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Early planted corn still a concernPosted Monday, May 16, 2011, at 3:34 PM
The corn crop's emergence and stand establishment has been a concern for many producers this year. Plants have been slow in emerging and stands have been erratic and in some cases thin and uneven. April was a wet and cool month. It takes about 155 growing degree days (GDD) for corn to emerge. We could expect any corn planted before April 13 or so to have emerged or to be emerging now. If fields are not emerging then you need to determine why and soon.
A lot of the symptoms that we are seeing can usually be associated with "chilling injury". This occurs when seeds take up water with temperatures in the 30s or low 40s. This causes physiological damage, with symptoms often including corkscrewing and proliferation of roots, including adventitious roots that arise from the mesocotyl very near the seed. Such seedlings often fail to emerge, either leafing out underground or using up reserves and dying before they find their way to the surface.
There is also an unevenness of emergence in some fields with some plants emerging while others remain up to an inch below the surface. This could be due to differences in soil temperatures and aeration, especially in lower areas. There could also be differences in seedling diseases and perhaps some insect injury. If the unevenness seems to be random down the row and seedlings appear to be healthy, this may result from small differences in temperature and perhaps in planting depth. The situation might be related to the presence of residue or to small differences in soil conditions, although a lot of this would not be expected. The cooler temperatures this year could be expected to magnify any small differences this year.
It is not possible to say whether the early-planted crop has suffered physiological damage that will limit its yield potential. When lower yields followed early planting, it was often when warm temperatures through V2 or V3 were followed by a stretch of cool weather at V3 or V4. A return to warm temperatures as occurred last week should do a lot to return these plants to normal, with little lingering effect on yield potential. The start of ear formation is still some weeks away, and if conditions are good then, maybe plants won't remember what they have been through. The low temperatures in April also mean that the growth advantage of early-planted corn will be less than normal. This means that corn planted the first half of May will not be as far behind corn planted the first half of April as would normally be expected.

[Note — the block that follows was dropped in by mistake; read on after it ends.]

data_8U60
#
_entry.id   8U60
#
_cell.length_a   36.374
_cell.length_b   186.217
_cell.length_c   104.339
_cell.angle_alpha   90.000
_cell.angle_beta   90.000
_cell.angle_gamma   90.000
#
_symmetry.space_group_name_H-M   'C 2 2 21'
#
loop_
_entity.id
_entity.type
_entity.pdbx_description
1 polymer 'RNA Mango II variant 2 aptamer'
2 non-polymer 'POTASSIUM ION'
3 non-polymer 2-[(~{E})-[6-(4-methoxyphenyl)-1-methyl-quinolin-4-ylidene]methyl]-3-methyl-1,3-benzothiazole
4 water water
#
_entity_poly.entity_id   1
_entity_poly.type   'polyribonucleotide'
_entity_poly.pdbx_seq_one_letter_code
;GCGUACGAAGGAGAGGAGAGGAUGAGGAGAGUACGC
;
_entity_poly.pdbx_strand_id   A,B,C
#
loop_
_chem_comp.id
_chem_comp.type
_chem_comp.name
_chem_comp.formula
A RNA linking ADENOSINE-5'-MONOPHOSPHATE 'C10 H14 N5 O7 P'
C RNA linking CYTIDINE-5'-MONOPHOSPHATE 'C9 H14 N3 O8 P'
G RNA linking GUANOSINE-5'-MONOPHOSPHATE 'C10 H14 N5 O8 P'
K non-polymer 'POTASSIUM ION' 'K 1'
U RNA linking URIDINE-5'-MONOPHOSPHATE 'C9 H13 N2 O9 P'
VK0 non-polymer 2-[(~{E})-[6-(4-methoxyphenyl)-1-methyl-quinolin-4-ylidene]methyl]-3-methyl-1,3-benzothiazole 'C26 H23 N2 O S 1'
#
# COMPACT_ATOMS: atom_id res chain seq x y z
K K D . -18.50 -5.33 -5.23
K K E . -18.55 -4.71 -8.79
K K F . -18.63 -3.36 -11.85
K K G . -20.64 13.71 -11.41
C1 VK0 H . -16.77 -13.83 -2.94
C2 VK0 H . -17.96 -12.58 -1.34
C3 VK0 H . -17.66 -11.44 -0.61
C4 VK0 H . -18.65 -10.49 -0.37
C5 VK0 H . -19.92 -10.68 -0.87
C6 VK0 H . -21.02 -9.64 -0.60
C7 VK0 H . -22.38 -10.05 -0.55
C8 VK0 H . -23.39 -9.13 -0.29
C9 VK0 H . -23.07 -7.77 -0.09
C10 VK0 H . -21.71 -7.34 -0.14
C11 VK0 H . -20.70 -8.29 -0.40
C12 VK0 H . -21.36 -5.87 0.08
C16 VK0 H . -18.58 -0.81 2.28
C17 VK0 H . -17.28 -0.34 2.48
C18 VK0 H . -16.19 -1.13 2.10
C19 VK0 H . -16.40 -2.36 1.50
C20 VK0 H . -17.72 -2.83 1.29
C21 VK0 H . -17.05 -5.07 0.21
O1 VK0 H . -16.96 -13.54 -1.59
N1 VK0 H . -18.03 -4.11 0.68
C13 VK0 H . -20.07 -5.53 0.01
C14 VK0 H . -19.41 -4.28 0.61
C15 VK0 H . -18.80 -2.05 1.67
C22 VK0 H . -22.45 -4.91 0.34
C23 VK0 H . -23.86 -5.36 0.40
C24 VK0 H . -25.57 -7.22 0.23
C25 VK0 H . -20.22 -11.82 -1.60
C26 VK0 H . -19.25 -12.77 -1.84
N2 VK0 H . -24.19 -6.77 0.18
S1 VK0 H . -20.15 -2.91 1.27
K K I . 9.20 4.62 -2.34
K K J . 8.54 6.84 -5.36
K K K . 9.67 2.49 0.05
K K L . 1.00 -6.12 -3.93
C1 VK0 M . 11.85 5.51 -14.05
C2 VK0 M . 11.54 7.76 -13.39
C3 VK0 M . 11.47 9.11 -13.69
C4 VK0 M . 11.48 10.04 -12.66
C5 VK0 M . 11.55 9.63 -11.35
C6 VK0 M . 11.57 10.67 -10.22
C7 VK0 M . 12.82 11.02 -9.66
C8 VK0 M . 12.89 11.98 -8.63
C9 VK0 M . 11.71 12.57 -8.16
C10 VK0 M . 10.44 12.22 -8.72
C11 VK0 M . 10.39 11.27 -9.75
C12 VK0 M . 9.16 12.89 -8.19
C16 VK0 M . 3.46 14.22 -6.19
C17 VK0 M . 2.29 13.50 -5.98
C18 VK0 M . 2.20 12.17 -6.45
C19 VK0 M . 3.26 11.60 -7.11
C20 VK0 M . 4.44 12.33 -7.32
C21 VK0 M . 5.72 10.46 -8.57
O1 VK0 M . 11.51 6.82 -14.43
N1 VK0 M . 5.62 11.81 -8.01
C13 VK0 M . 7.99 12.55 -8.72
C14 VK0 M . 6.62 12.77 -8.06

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As our local University of Missouri Agronomy Extension Specialist, Crook has been writing a column for the print edition Agriculture page for the past three years and we will now be sharing it on our web version. Crook has a bachelor and masters degree in agronomy from University of Missouri and received his doctorate in Agronomy from Kansas State University. He was in soybean variety development research for 22 years for various seed companies and has been Saline County's agronomy specialist for 10 years.